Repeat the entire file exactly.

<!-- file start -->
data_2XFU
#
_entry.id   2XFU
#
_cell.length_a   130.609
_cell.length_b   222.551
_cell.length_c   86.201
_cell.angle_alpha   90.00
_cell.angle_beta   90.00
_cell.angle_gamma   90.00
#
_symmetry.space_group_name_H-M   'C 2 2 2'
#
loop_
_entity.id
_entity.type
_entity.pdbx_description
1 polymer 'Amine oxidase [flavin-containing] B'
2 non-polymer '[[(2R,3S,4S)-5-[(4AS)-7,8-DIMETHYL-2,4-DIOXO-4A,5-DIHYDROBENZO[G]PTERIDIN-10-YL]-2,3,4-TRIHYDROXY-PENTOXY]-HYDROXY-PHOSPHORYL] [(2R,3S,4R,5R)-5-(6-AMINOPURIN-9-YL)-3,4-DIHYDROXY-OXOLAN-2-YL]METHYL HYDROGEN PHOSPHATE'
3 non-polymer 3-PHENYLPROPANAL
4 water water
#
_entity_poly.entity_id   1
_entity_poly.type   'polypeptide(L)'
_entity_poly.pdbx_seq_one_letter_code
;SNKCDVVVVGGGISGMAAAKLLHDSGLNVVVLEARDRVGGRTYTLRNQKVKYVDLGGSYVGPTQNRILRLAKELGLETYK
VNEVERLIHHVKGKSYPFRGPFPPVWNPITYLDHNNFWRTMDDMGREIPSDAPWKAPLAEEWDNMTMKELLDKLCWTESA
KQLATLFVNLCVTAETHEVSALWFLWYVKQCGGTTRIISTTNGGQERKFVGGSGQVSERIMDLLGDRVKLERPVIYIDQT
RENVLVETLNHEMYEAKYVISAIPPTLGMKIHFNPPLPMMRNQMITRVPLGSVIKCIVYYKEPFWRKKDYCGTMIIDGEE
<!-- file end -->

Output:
data_2XFU
#
_entry.id   2XFU
#
_cell.length_a   130.609
_cell.length_b   222.551
_cell.length_c   86.201
_cell.angle_alpha   90.00
_cell.angle_beta   90.00
_cell.angle_gamma   90.00
#
_symmetry.space_group_name_H-M   'C 2 2 2'
#
loop_
_entity.id
_entity.type
_entity.pdbx_description
1 polymer 'Amine oxidase [flavin-containing] B'
2 non-polymer '[[(2R,3S,4S)-5-[(4AS)-7,8-DIMETHYL-2,4-DIOXO-4A,5-DIHYDROBENZO[G]PTERIDIN-10-YL]-2,3,4-TRIHYDROXY-PENTOXY]-HYDROXY-PHOSPHORYL] [(2R,3S,4R,5R)-5-(6-AMINOPURIN-9-YL)-3,4-DIHYDROXY-OXOLAN-2-YL]METHYL HYDROGEN PHOSPHATE'
3 non-polymer 3-PHENYLPROPANAL
4 water water
#
_entity_poly.entity_id   1
_entity_poly.type   'polypeptide(L)'
_entity_poly.pdbx_seq_one_letter_code
;SNKCDVVVVGGGISGMAAAKLLHDSGLNVVVLEARDRVGGRTYTLRNQKVKYVDLGGSYVGPTQNRILRLAKELGLETYK
VNEVERLIHHVKGKSYPFRGPFPPVWNPITYLDHNNFWRTMDDMGREIPSDAPWKAPLAEEWDNMTMKELLDKLCWTESA
KQLATLFVNLCVTAETHEVSALWFLWYVKQCGGTTRIISTTNGGQERKFVGGSGQVSERIMDLLGDRVKLERPVIYIDQT
RENVLVETLNHEMYEAKYVISAIPPTLGMKIHFNPPLPMMRNQMITRVPLGSVIKCIVYYKEPFWRKKDYCGTMIIDGEE